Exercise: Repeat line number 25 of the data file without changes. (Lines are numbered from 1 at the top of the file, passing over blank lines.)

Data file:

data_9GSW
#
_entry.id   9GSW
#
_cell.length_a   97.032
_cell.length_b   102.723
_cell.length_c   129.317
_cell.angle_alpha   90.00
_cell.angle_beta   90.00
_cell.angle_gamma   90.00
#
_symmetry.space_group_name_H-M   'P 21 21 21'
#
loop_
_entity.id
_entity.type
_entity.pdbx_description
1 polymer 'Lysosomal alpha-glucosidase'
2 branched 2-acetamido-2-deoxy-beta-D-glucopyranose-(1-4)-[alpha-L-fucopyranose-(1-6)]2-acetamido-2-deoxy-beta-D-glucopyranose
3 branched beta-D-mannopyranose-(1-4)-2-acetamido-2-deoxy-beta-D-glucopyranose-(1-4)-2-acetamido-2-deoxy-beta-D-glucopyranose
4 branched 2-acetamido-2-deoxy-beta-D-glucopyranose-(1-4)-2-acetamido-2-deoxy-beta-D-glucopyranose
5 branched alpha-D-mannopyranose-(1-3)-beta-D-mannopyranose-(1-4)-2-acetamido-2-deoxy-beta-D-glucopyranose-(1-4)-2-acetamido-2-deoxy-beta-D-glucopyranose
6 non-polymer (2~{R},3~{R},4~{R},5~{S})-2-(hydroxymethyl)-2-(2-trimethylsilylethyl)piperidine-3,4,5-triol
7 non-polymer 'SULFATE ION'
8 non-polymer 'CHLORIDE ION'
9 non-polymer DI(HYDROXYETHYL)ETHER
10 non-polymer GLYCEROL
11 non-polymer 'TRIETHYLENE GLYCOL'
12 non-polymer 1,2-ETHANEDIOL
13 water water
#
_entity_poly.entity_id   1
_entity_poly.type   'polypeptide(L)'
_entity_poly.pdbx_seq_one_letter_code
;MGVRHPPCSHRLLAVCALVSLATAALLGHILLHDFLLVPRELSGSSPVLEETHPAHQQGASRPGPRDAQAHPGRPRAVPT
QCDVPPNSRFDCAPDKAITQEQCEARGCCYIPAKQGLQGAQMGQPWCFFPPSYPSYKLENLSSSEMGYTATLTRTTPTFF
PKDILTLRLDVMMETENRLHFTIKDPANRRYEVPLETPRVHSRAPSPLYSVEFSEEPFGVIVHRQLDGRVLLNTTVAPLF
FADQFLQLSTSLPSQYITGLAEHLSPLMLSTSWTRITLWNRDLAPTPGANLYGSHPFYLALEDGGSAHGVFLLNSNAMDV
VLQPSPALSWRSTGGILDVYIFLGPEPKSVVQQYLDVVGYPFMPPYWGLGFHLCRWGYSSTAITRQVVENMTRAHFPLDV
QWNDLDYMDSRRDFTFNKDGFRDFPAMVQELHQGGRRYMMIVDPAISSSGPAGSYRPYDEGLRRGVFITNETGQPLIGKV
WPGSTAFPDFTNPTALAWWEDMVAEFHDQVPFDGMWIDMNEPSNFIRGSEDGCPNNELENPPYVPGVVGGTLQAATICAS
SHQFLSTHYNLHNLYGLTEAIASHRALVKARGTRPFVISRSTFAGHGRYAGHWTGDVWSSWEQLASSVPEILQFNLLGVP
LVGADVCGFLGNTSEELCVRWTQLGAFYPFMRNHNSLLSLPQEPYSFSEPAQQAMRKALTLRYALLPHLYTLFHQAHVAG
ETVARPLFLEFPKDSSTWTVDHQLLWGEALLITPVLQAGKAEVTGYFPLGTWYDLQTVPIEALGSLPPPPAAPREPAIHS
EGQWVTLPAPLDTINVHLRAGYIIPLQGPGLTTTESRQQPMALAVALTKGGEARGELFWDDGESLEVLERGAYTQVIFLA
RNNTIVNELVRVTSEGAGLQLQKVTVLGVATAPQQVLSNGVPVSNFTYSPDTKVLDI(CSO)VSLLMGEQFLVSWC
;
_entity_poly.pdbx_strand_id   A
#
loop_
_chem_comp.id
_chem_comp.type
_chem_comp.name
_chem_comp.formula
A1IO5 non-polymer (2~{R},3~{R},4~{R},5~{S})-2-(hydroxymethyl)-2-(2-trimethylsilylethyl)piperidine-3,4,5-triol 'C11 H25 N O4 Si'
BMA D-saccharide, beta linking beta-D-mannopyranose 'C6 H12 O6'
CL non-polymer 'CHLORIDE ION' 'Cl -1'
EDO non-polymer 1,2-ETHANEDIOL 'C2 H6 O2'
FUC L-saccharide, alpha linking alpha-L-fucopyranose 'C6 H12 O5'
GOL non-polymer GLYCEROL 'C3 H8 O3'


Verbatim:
8 non-polymer 'CHLORIDE ION'